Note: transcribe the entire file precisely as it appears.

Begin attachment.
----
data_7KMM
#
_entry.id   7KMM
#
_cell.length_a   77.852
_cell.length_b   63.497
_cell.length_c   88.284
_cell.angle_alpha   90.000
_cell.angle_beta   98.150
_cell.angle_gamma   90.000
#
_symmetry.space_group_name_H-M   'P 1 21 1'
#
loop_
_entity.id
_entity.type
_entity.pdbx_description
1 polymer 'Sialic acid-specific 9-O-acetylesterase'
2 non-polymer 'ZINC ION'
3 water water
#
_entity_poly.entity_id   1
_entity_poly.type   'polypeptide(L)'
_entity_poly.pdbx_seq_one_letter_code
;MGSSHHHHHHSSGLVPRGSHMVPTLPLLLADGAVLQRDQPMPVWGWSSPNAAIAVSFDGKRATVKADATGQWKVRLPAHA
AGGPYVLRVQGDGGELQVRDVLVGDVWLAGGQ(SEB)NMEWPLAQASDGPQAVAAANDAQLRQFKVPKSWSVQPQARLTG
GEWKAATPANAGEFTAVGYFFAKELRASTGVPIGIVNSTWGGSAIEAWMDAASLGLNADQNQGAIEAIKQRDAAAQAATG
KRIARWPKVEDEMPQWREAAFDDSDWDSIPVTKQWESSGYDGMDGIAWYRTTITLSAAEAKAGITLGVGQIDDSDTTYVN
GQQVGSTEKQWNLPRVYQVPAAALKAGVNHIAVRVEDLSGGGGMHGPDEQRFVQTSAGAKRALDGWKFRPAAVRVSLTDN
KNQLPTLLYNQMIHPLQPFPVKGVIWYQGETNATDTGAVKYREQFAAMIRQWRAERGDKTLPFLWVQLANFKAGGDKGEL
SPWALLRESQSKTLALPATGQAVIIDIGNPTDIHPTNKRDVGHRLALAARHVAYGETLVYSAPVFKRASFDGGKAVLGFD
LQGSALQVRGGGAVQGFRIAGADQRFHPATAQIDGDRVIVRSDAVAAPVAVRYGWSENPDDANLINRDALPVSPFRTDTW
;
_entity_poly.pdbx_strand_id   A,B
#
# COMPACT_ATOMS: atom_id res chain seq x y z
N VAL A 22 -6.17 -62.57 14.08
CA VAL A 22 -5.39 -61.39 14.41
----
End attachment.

data_7KMM
#
_entry.id   7KMM
#
_cell.length_a   77.852
_cell.length_b   63.497
_cell.length_c   88.284
_cell.angle_alpha   90.000
_cell.angle_beta   98.150
_cell.angle_gamma   90.000
#
_symmetry.space_group_name_H-M   'P 1 21 1'
#
loop_
_entity.id
_entity.type
_entity.pdbx_description
1 polymer 'Sialic acid-specific 9-O-acetylesterase'
2 non-polymer 'ZINC ION'
3 water water
#
_entity_poly.entity_id   1
_entity_poly.type   'polypeptide(L)'
_entity_poly.pdbx_seq_one_letter_code
;MGSSHHHHHHSSGLVPRGSHMVPTLPLLLADGAVLQRDQPMPVWGWSSPNAAIAVSFDGKRATVKADATGQWKVRLPAHA
AGGPYVLRVQGDGGELQVRDVLVGDVWLAGGQ(SEB)NMEWPLAQASDGPQAVAAANDAQLRQFKVPKSWSVQPQARLTG
GEWKAATPANAGEFTAVGYFFAKELRASTGVPIGIVNSTWGGSAIEAWMDAASLGLNADQNQGAIEAIKQRDAAAQAATG
KRIARWPKVEDEMPQWREAAFDDSDWDSIPVTKQWESSGYDGMDGIAWYRTTITLSAAEAKAGITLGVGQIDDSDTTYVN
GQQVGSTEKQWNLPRVYQVPAAALKAGVNHIAVRVEDLSGGGGMHGPDEQRFVQTSAGAKRALDGWKFRPAAVRVSLTDN
KNQLPTLLYNQMIHPLQPFPVKGVIWYQGETNATDTGAVKYREQFAAMIRQWRAERGDKTLPFLWVQLANFKAGGDKGEL
SPWALLRESQSKTLALPATGQAVIIDIGNPTDIHPTNKRDVGHRLALAARHVAYGETLVYSAPVFKRASFDGGKAVLGFD
LQGSALQVRGGGAVQGFRIAGADQRFHPATAQIDGDRVIVRSDAVAAPVAVRYGWSENPDDANLINRDALPVSPFRTDTW
;
_entity_poly.pdbx_strand_id   A,B
#
# COMPACT_ATOMS: atom_id res chain seq x y z
N VAL A 22 -6.17 -62.57 14.08
CA VAL A 22 -5.39 -61.39 14.41